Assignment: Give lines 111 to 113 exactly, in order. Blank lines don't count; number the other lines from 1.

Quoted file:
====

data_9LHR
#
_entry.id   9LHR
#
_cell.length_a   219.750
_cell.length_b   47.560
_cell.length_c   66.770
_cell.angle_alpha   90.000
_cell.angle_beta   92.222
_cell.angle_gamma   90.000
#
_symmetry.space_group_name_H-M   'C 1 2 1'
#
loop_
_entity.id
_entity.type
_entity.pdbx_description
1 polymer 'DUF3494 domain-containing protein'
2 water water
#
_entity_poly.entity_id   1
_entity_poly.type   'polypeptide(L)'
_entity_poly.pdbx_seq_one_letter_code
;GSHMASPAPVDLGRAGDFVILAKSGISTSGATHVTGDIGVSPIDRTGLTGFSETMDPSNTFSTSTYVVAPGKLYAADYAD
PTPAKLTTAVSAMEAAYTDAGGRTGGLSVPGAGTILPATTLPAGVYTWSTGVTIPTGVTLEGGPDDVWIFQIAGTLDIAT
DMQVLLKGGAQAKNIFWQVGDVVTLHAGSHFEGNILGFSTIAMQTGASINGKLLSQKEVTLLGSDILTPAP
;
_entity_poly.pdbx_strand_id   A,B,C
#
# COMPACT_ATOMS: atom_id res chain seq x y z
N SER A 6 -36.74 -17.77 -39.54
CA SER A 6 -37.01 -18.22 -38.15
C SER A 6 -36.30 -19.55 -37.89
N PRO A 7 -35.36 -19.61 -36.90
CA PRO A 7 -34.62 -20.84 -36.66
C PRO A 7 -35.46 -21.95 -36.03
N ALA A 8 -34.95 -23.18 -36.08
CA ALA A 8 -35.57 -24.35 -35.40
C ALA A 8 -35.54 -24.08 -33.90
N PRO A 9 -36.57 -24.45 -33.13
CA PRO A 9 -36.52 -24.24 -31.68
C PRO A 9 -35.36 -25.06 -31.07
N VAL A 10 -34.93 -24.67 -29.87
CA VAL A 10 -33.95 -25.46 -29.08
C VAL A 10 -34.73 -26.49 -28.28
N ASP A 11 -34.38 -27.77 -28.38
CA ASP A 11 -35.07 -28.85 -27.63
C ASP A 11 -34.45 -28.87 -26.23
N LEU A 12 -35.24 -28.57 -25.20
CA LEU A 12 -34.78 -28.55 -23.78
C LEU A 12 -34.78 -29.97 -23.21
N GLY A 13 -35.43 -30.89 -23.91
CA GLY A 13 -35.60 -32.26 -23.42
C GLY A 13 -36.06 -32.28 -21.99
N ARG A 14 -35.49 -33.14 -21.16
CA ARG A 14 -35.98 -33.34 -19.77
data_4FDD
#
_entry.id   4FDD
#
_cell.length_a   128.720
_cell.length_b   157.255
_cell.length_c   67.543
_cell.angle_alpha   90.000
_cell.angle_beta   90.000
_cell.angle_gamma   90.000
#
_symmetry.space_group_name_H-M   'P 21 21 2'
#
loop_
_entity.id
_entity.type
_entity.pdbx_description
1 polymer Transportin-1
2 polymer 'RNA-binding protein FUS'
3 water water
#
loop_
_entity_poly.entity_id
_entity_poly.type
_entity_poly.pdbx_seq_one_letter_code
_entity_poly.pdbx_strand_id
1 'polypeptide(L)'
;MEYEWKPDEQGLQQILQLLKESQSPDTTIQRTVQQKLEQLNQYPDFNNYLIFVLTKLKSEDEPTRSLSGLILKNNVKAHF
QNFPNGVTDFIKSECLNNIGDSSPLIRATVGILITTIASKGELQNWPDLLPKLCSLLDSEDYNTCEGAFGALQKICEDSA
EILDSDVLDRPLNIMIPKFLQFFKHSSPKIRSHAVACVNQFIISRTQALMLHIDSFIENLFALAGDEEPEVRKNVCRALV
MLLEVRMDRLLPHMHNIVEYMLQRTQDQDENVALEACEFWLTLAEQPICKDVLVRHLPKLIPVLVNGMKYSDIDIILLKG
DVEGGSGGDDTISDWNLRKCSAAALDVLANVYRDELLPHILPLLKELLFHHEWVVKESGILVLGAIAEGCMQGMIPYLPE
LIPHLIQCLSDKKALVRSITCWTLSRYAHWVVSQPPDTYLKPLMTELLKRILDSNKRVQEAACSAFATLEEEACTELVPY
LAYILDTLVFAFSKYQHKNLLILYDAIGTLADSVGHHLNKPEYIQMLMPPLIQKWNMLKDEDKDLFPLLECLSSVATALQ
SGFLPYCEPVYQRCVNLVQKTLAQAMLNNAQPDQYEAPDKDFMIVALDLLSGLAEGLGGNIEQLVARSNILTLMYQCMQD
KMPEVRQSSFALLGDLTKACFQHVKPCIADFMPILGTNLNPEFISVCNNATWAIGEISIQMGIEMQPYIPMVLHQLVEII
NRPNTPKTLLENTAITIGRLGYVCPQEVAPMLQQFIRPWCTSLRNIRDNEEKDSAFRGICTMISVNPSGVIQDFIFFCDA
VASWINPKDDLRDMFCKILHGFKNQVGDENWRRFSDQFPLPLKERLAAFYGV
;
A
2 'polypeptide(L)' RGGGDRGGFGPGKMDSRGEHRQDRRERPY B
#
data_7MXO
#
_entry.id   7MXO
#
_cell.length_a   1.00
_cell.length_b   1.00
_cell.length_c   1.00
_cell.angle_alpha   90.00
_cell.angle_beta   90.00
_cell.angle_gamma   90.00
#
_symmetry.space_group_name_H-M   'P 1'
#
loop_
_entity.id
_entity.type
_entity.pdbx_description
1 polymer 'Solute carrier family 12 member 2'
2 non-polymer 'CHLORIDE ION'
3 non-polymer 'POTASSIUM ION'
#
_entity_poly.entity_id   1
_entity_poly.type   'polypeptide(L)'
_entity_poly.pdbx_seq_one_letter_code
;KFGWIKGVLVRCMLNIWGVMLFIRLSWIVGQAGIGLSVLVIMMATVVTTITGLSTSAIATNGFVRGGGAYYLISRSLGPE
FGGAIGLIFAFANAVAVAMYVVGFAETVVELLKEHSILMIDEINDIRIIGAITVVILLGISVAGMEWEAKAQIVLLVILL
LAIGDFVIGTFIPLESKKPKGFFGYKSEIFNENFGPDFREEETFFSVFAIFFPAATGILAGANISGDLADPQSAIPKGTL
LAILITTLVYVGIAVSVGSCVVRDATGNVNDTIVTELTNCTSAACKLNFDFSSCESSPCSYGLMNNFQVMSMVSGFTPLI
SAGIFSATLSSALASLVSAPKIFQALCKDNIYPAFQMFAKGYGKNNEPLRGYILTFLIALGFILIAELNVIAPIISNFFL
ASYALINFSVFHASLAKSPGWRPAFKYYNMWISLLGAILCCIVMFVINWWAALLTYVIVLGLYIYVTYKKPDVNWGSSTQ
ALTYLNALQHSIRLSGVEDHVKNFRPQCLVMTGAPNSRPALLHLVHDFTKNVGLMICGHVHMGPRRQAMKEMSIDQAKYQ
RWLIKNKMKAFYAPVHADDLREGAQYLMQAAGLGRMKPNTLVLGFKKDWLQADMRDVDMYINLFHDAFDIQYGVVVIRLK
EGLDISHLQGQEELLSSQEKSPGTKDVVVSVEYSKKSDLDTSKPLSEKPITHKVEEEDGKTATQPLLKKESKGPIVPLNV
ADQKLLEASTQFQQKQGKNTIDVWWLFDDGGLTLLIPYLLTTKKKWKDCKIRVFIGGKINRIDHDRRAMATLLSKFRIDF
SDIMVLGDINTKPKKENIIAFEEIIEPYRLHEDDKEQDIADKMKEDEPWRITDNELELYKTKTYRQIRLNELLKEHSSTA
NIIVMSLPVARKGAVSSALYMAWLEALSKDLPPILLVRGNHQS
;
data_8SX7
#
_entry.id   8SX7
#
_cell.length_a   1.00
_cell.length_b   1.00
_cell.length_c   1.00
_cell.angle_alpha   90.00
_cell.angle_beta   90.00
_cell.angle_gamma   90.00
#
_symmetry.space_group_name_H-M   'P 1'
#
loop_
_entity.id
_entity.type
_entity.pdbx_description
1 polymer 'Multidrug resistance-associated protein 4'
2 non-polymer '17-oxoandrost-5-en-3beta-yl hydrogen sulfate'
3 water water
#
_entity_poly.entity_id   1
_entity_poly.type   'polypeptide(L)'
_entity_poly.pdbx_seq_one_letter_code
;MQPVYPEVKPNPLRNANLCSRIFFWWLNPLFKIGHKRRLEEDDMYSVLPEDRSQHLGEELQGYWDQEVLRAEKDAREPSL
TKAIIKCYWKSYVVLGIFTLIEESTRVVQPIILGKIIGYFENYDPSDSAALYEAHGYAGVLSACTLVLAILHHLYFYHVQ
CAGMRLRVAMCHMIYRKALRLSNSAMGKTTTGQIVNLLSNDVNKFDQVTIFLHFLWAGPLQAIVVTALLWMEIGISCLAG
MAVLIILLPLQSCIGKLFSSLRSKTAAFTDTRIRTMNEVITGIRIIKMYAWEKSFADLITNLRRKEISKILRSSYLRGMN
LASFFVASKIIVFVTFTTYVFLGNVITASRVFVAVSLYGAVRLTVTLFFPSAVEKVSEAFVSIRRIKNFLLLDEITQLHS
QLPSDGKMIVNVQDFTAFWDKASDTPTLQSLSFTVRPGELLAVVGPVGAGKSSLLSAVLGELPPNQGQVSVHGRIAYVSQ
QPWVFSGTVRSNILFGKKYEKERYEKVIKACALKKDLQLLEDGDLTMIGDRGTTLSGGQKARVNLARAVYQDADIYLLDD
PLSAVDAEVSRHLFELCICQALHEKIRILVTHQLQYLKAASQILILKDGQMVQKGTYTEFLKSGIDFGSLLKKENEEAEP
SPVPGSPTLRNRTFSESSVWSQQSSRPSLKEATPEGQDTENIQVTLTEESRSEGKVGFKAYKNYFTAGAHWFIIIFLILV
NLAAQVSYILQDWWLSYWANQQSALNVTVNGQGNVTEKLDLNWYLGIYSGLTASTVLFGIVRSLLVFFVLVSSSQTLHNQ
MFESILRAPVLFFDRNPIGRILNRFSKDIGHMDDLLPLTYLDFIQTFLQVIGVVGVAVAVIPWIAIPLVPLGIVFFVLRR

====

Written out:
#
loop_
_entity.id